|Michael Ware (Center)|
Friday, September 4, 2015
Father of underage driver in Council Rock South triple fatal gets 6½ to 16 years
HONESDALE, Wayne County — “I hate you.”
Joe Keffer said he rarely uses the word “hate” to describe his feelings. But it is the one he chose to direct at the New York man who let his underage, unlicensed teenage daughter drive on the day she was involved in an accident that killed Keffer’s 15-year-old son Cullen and two of Cullen’s friends, all incoming Council Rock South sophomores.
“I reserve hate for the most egregious things in this world,” Keffer told Michael Ware, 54, of Scarsdale, during his victim impact statement Thursday at Ware’s sentencing. “Mr. Ware, I hate you.”
In an emotionally charged sentencing hearing before a packed court room in Wayne County, Judge Raymond Hamill sentenced Ware to 6½ to 16 years in state prison and ordered him to pay more than $73,000 in restitution to the families of the three boys. His attorney vowed to appeal the sentence.
“This sentence under all circumstances is ridiculous,” Robert Reno said.
Ware pleaded guilty last month to three counts each of involuntary manslaughter and reckless endangerment — admitting he gave permission to his daughter Julia to drive his 2001 Chevrolet Suburban on Aug. 30, the day of the accident. He initially told state police his daughter took the vehicle without his knowledge.
At his sentencing Thursday, Ware expressed remorse, telling the families he will never be able to feel the loss they experienced.
“Neither I nor my daughter Julia meant any harm that day,” Ware said. “May the boys rest in peace.”
Ware’s statement came after emotional victim impact statements from Keffer and the families of the other two victims — Shamus Digney and Ryan Lesher, also both 15 — who died following a rollover accident after they accepted a ride from Ware’s then-15-year-old daughter Julia.
Lisa Lesher in a statement directed at Ware said she will never understand why he let his daughter drive his SUV the morning of the accident, not once but twice. She lost control of the SUV on Goosepond Road, rolling it over and injuring herself, another 15-year-old girl, Ryan Keim, also from Northampton, and killing the three boys.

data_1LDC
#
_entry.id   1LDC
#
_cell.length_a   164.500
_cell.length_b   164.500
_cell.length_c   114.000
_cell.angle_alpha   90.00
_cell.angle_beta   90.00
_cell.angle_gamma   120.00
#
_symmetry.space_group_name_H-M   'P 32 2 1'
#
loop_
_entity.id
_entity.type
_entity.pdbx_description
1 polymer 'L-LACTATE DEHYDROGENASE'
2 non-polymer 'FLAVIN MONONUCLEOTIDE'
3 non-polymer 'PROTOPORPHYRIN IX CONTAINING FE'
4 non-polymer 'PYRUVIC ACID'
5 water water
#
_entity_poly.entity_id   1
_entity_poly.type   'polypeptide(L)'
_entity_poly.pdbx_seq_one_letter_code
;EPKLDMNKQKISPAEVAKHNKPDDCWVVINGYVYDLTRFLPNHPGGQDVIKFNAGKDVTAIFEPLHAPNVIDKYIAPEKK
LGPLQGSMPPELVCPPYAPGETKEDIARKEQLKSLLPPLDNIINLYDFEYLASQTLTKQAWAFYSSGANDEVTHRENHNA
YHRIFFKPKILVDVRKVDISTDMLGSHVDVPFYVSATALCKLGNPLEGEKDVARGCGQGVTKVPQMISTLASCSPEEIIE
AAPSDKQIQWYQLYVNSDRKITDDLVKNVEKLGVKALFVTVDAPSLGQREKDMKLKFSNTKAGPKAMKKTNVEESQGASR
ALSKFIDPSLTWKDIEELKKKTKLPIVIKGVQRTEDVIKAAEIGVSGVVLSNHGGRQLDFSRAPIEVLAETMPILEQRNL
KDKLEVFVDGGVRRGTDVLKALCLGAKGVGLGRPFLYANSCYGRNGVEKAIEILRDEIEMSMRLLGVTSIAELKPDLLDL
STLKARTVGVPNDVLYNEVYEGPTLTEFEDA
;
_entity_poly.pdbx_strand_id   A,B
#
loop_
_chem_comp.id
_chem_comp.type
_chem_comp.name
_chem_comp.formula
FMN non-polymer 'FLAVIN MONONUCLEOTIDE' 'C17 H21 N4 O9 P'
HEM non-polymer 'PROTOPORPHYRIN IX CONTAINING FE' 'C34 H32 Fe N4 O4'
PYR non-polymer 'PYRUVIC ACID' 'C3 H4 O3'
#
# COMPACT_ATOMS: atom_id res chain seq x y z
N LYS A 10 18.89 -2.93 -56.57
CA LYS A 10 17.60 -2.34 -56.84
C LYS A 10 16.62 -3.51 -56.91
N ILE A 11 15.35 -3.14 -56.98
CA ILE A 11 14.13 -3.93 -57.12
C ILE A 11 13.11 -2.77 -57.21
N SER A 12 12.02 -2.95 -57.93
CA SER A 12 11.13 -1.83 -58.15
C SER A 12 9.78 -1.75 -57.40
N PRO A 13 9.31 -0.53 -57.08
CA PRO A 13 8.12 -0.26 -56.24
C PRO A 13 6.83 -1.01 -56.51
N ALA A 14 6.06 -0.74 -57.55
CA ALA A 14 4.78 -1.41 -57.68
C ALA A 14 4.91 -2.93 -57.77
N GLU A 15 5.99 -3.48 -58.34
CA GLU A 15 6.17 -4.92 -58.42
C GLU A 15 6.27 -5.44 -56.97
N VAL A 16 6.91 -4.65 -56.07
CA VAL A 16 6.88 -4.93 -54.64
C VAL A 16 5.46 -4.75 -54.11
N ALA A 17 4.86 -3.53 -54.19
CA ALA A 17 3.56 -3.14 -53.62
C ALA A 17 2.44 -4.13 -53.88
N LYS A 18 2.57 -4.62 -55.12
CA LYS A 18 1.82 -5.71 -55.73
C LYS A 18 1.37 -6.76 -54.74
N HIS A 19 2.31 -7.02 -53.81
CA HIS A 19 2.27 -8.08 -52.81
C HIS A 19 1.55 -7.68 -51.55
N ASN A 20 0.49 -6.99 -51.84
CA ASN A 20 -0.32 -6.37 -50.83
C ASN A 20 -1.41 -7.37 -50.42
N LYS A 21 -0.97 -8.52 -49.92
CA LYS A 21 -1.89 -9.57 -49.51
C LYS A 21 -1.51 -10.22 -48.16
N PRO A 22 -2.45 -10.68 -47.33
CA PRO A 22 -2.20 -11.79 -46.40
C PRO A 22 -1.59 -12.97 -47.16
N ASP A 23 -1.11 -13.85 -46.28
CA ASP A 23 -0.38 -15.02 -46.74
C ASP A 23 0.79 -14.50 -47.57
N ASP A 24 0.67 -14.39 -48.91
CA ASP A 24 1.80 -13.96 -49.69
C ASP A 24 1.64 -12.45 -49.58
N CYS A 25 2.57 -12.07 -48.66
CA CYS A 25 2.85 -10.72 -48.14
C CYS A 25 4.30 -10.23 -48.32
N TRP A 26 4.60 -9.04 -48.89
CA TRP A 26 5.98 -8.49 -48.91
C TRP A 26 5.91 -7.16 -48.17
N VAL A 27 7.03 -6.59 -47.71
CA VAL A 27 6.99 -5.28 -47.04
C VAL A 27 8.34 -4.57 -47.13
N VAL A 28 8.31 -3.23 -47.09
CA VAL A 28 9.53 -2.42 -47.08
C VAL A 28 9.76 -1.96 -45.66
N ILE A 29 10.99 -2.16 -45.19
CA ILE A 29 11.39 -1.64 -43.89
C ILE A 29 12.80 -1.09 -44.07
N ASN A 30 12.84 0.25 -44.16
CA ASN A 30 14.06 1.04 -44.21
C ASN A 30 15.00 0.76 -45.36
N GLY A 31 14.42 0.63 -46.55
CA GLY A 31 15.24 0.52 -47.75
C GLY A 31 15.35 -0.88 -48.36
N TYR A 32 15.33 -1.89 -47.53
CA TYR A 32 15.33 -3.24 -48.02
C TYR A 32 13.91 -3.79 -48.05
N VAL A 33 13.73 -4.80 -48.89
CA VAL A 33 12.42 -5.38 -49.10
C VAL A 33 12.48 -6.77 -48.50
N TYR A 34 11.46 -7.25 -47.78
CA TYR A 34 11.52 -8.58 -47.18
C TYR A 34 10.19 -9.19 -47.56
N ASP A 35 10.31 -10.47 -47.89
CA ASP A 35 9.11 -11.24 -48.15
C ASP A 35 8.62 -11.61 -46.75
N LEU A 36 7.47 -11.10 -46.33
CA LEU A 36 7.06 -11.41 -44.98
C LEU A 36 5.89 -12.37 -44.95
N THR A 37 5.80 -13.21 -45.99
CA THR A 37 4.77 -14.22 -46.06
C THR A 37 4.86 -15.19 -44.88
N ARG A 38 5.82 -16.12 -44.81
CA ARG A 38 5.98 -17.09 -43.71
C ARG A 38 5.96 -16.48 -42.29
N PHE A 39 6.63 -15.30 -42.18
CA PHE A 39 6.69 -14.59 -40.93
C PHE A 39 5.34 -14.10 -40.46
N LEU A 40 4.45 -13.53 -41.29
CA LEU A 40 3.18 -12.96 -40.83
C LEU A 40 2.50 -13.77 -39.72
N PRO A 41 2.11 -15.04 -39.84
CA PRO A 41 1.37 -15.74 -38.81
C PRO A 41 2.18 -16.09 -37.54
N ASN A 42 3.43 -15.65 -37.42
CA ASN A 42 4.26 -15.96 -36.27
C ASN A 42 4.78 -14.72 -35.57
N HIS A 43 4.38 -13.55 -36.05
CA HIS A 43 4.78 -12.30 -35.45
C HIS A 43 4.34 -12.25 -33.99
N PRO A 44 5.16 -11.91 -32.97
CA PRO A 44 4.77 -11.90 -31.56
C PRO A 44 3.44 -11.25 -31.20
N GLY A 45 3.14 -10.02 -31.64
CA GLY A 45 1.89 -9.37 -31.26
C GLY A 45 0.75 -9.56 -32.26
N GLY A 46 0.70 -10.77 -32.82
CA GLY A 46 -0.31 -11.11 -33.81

“You even had the audacity to ask her to bring home a breakfast sandwich,” Lesher said, her voice often cracking. “Your desire to be the ‘cool’ dad devastated our entire community. How could a father allow this?”
Charles Digney also chastised Ware, calling him responsible for the circumstances that led up to the accident and too “lazy” to drive his daughter. He spoke about how at the accident scene his severely injured son Shamus had to be held down by witnesses and first responders because he wanted to help his friends.
“Shamus was taken away from us in an incredibly selfish act. How dare you think you are above the law,” Digney said. “Your complete lack of common sense amazes me. From this moment forth, I don’t think you can call yourself a dad.”
Keffer described the “ripples of grief” the boys’ deaths have had on the community as well as their families. All three boys were the youngest in their respective families. Keffer talked about that constant backdrop of sorrow that hangs over his family.
“We were all robbed last Aug. 30,” Keffer said. “And ironically grand larceny wasn’t among the charges.”
Still, Ware’s attorney urged Hamill to ignore the presentencing report recommendations of five to 15 years in prison, calling it “excessive.” Reno emphasized that his client did not give his daughter permission to drive four other passengers the day of the accident, and he had no way of knowing she would pick up the boys.
He emphasized that Ware’s only crime was allowing his daughter to drive with one passenger, her 15-year-old friend. Reno urged Hamill to impose a 12- to 23-month sentence in the Wayne County jail.